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Ian Tregillis
Necessary Evil
Tor / Tom Doherty Associates
US Hardcover First Edition
ISBN 978-0-765-32152-7
Publication Date: 04-30-2013
384 Pages; $25.99
Date Reviewed: 09-14-2013
Reviewed by: Rick Kleffel © 2013

Index:  Science Fiction  Fantasy  Horror  Mystery  General Fiction  

The problem for the writer of any series is of one-upsmanship. It's built into the nature of the books; each successive book is n+1. With 'Bitter Seeds' and 'The Coldest War,' Ian Tregillis successfully managed to work around his own creation. In creating a character who by definition knew almost as much at the author, Tregillis could easily have painted himself into a corner. Instead, he turned that corner into a tesseract. But by the end of 'The Coldest War' he had also crafted a multi-dimensional version of the story corner. Strap in, and prepare for the sense-of-wonder conclusion that shows just how clever an author can be with careful planning and a willingness to build rules upon rules.

To even begin to talk obliquely about 'Necessary Evil' is to reveal major plot points for the first two books in the series. Suffice it to say that they're all worth reading and re-reading. Shifting between third and first person perspectives, in 'Necessary Evil,' we find Raybould timeline-hopping in an attempt to prevent the elimination of any reality that includes humans. The Eidolons, shadowy Lovecraftian entities whose existence is anathema to humans, were the source of the British warlocks' power. As humans have to reductively understand it, they're not happy, and they can do something about it.

The power of 'Necessary Evil' comes largely from the intensely personal characterizations that Tregillis has created over his three books. His protagonist, Raybould Marsh is no hero. He's a ball of agony, self-doubt and anger who is all too comprehensible to the readers in this timeline. In 'Necessary Evil' he has the opportunity to see himself in a rather unique manner. The rest of the cast feels equalloy deep and weary.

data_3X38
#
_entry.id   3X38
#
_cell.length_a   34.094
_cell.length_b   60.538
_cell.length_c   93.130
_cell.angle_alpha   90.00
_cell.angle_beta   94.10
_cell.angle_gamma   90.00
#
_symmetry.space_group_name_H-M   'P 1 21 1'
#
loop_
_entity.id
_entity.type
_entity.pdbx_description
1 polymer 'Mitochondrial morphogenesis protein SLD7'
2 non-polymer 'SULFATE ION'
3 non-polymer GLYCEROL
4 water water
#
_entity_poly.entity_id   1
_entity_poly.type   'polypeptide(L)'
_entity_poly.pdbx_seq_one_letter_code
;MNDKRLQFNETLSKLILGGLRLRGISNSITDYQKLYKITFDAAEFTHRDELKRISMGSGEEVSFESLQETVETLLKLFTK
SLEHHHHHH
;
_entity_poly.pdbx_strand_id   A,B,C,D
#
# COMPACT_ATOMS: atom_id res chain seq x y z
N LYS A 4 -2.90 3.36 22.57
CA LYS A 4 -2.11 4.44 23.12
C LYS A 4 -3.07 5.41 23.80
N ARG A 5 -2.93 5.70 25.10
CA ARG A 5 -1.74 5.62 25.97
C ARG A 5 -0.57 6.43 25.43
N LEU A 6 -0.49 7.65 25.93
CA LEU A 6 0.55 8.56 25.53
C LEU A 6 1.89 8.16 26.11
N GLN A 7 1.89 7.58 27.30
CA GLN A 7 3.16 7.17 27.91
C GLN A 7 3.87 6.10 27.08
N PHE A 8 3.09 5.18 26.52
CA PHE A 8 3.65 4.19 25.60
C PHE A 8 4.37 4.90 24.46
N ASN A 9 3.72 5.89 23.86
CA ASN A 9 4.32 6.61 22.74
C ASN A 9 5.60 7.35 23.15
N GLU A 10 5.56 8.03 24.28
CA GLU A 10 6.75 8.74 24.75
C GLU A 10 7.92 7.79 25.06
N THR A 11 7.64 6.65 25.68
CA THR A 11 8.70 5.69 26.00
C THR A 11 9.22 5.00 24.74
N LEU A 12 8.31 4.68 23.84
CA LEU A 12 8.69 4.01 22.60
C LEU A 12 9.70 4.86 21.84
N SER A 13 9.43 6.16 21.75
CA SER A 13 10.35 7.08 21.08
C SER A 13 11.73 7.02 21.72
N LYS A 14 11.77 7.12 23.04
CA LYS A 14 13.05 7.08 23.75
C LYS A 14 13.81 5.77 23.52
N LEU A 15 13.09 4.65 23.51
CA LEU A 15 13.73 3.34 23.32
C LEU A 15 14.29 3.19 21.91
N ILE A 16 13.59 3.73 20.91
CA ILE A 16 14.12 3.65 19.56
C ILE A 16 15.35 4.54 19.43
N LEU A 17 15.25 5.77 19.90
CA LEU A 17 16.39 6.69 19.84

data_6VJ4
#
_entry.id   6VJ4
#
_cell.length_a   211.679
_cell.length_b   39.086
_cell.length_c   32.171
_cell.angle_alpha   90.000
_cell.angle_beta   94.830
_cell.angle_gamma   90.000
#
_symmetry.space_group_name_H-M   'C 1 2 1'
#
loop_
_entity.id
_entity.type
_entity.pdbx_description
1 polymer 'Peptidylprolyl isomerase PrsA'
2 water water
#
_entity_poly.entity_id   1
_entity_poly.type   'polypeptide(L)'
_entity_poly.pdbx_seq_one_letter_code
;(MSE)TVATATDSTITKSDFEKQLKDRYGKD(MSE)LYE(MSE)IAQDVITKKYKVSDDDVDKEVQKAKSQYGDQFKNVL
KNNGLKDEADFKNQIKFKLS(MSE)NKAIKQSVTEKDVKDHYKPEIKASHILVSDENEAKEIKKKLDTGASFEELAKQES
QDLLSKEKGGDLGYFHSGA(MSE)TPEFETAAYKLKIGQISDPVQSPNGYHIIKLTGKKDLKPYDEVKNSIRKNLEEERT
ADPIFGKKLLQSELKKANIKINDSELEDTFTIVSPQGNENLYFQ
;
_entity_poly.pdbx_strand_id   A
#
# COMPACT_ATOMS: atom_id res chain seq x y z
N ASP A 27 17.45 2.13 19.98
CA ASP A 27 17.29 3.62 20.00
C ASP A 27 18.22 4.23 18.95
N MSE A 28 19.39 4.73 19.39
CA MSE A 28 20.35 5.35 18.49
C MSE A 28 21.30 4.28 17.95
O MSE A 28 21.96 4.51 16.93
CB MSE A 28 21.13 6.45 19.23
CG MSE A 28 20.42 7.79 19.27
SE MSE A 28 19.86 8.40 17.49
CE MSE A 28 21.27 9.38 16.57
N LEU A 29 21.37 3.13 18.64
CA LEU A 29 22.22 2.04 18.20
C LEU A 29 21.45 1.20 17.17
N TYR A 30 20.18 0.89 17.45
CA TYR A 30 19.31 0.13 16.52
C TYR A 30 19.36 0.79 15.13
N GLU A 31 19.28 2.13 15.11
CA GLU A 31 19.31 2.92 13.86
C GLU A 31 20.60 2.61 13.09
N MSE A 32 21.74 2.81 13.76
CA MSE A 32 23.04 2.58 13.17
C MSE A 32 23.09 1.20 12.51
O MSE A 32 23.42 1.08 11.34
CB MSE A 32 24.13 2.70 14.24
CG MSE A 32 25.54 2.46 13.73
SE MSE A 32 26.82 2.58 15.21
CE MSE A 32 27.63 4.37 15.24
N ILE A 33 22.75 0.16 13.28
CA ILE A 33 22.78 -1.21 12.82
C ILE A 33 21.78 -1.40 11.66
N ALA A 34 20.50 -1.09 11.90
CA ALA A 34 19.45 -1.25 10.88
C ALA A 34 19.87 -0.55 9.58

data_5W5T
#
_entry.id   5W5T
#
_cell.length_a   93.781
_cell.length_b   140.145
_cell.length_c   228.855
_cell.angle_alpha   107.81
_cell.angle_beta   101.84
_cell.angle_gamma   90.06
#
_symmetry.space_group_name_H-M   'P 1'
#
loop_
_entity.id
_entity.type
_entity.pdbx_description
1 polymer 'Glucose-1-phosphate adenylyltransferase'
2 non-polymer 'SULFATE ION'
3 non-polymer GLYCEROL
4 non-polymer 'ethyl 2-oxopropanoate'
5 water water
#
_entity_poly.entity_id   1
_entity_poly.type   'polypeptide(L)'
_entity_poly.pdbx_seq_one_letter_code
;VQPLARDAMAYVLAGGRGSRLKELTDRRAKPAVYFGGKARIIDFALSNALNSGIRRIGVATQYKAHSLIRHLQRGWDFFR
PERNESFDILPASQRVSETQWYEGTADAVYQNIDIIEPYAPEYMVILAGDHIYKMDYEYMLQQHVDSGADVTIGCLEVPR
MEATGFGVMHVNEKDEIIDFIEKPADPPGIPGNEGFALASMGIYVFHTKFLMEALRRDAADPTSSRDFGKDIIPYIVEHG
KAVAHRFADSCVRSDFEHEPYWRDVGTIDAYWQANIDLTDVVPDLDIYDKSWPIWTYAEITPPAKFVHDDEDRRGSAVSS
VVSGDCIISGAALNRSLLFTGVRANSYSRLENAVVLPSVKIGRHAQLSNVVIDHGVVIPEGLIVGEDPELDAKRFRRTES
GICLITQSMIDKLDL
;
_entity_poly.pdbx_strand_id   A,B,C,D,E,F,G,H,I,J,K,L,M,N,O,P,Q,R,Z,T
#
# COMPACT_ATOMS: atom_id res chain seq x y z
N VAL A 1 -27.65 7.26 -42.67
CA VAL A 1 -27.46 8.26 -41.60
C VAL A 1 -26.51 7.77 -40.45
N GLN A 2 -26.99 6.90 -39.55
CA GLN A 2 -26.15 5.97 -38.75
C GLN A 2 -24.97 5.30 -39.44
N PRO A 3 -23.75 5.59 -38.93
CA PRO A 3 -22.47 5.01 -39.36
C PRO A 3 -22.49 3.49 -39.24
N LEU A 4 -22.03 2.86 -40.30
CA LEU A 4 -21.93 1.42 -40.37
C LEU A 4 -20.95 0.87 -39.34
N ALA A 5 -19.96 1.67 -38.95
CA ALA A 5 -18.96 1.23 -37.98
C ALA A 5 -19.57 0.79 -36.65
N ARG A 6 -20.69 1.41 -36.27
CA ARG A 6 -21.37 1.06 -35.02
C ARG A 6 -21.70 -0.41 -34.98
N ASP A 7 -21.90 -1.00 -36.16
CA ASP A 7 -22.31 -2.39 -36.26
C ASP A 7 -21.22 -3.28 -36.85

On the other side of the equation we have Gretl, the German seer who is willing to do anything to avoid the untender mercies of the Eidolon. Recognizing her appeal, Tregillis has made her an ever-more important lynchpin of the plot. Every time we are with her, it is literally a peek into the mind of a mad goddess. And that's mad in both senses of the word; she's angry and she's insane. On the other hand, perhaps she's just well beyond human sanity. In any event, she's a delight for the reader even, in fact especially when she is scaring the heaven, hell and earth out from under our fragile minds.

And here's where the author's planning and plotting craft come in. In the world of self one-upsmanship, Tregillis has pulled off a major coup in these books, intertwining real-world spy craft, alternate history, time travel, science fiction and psychic superpowers in an ever-increasing upward spiral. Given the complexity and the fragility of the plot and character pieces here, a less imaginative author, an author less brave, might not have made the sort of bold moves the Tregillis takes. His success is bracing and entertaining and though-provoking, in the tradition of the best science fiction.

The Milkweed Triptych; 'Bitter Seeds,' 'The Coldest War' and 'Necessary Evil' — comprise a new and high standard in the world of serial science fiction. Tregillis has created more than one world of depth and resonance with grace and economy. His characters have real heart and a world-weary sense of reality. Plus, the books are a mind-boggling blast to read and re-read. However, reading them might give one a sense of urgency. As I write this, they are very firmly in existence in this timeline. As you read them, you'll have good reason to hope that they remain so, set against bitter seeds of doubt that nothing, not this world or the next, is certain or stable. Put them in a place where you won't forget them. Check them regularly. Hope that this day is in fact, followed by another.

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